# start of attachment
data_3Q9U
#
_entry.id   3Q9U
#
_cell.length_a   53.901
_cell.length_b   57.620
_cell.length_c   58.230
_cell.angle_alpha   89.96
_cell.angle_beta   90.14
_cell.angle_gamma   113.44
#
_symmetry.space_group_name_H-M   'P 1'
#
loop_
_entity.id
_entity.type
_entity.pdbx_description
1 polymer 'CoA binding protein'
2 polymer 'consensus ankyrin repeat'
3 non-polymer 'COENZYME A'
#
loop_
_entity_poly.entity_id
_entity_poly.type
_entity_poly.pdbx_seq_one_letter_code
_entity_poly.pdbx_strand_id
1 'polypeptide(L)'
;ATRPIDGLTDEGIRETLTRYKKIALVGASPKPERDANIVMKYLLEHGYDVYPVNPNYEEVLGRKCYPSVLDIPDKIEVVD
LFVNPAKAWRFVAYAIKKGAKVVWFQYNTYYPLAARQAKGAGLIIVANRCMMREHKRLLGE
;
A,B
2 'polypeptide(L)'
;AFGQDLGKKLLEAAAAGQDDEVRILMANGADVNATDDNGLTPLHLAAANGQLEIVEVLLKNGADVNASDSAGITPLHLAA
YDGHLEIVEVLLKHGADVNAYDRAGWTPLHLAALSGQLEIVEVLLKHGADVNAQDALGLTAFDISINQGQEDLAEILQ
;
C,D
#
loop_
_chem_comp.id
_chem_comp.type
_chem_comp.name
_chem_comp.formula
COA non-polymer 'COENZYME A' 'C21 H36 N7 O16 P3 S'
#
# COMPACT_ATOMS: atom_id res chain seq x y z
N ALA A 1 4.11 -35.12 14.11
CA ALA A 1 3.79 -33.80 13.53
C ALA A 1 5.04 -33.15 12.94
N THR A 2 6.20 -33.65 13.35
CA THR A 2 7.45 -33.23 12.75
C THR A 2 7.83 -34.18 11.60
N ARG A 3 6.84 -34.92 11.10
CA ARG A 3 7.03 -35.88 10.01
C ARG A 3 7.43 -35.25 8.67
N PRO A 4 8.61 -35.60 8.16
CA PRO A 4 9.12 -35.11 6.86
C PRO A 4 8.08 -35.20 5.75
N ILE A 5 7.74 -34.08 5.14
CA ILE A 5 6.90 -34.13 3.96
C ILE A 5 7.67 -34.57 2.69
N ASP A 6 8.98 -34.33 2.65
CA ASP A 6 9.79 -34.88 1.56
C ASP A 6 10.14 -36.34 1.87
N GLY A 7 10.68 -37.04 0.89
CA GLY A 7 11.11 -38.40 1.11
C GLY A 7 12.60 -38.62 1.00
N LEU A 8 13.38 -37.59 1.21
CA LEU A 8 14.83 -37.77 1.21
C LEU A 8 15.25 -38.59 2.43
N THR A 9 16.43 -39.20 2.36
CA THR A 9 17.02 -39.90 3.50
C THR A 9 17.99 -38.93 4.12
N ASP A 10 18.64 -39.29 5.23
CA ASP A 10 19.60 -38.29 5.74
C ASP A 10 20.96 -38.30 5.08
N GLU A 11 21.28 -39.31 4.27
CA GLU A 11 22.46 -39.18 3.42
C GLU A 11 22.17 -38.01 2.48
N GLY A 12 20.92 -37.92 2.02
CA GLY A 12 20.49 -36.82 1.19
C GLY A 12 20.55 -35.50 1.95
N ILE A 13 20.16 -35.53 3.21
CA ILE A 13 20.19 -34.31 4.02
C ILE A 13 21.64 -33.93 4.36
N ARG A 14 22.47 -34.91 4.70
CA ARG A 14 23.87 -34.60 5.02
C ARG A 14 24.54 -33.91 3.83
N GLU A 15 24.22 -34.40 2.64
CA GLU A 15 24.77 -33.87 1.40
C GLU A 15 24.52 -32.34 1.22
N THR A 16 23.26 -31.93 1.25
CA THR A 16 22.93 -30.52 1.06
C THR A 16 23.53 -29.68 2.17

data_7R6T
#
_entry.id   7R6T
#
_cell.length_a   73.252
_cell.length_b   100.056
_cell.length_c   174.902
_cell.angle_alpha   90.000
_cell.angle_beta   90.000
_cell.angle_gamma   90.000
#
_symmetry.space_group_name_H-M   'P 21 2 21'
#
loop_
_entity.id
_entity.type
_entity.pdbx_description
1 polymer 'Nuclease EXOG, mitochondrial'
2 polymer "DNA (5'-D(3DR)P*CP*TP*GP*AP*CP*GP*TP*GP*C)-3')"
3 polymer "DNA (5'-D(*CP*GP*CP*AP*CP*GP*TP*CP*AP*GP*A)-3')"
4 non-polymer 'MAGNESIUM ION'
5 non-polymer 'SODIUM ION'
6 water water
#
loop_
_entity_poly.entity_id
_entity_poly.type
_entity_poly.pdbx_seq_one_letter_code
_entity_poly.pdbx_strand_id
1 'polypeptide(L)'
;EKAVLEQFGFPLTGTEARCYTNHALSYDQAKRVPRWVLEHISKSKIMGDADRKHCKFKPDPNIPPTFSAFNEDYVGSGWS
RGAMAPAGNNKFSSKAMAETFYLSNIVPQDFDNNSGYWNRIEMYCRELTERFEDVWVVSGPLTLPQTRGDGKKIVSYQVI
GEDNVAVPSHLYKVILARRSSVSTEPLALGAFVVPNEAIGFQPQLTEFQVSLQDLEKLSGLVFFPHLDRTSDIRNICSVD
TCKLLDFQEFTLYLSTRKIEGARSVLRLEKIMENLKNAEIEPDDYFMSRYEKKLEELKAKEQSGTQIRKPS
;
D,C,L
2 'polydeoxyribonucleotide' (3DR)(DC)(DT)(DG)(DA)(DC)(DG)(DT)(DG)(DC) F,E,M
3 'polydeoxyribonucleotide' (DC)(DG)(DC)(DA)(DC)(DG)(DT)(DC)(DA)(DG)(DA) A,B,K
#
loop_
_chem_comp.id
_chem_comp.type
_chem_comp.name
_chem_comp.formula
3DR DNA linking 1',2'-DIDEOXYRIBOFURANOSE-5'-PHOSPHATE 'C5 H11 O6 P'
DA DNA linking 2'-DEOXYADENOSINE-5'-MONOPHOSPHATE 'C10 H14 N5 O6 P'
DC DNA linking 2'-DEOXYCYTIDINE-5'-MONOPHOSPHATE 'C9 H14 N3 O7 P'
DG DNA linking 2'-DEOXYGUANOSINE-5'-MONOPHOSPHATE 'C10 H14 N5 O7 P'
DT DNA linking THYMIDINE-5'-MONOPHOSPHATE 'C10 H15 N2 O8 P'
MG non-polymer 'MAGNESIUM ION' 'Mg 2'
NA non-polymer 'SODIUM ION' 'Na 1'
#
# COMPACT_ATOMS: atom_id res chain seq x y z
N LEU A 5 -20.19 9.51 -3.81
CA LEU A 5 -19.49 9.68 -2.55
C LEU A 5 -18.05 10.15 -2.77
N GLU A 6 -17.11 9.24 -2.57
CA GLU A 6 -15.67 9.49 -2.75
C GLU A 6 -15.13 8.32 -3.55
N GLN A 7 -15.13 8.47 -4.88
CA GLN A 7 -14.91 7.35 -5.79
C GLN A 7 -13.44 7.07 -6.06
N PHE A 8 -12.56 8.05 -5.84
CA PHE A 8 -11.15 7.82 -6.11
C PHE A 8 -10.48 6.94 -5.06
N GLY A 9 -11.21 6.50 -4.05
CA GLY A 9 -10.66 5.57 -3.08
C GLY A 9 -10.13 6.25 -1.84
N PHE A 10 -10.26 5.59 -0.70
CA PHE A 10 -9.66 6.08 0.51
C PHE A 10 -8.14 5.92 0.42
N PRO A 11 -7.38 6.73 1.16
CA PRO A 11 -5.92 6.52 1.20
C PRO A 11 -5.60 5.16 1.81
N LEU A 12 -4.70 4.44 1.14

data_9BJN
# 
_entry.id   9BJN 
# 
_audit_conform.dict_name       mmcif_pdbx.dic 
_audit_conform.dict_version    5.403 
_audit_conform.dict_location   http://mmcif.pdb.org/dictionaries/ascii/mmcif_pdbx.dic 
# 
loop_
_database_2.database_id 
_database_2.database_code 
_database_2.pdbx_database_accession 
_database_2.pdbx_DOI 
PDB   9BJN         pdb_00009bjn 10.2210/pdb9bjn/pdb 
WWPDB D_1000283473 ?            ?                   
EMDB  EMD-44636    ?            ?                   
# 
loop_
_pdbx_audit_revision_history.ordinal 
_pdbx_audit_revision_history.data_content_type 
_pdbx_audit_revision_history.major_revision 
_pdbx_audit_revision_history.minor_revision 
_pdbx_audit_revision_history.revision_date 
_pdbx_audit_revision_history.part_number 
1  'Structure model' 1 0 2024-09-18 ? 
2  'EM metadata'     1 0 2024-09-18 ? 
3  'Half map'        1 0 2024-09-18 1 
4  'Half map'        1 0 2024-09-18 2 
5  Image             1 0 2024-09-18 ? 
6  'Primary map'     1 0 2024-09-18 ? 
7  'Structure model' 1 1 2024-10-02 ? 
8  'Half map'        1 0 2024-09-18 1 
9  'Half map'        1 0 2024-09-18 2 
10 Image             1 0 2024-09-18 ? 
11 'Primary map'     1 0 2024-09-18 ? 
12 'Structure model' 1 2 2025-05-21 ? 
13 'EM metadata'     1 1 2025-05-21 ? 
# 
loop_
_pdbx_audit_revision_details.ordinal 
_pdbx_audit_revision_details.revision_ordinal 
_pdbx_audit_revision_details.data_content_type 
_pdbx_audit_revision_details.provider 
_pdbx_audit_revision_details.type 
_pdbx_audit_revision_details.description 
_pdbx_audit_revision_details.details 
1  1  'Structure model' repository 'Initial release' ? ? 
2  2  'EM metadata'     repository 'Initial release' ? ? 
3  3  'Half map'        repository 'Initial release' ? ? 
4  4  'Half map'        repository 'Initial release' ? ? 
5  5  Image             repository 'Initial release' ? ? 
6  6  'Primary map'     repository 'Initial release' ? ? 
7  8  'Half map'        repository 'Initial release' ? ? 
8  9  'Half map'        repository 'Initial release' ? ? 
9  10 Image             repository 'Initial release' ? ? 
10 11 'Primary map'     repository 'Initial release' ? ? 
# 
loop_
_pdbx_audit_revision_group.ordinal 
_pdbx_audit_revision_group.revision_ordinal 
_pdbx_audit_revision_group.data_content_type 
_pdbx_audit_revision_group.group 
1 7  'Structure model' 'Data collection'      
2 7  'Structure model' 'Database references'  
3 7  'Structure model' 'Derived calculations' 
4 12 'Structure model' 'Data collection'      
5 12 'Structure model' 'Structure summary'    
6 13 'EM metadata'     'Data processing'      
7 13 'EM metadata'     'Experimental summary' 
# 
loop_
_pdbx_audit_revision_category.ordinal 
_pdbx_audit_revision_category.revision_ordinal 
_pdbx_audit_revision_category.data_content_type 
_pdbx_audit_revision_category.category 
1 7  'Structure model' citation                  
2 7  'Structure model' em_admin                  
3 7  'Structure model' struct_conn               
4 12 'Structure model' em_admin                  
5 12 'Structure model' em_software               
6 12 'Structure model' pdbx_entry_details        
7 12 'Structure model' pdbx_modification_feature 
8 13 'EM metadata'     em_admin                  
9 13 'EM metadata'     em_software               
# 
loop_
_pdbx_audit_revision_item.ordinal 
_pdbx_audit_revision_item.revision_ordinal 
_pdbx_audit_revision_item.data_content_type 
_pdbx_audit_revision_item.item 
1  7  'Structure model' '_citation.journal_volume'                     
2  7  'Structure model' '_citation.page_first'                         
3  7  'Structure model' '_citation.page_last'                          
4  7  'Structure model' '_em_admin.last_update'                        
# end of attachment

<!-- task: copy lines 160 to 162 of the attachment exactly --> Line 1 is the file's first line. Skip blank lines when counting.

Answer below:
CA GLY A 9 -10.66 5.57 -3.08
C GLY A 9 -10.13 6.25 -1.84
N PHE A 10 -10.26 5.59 -0.70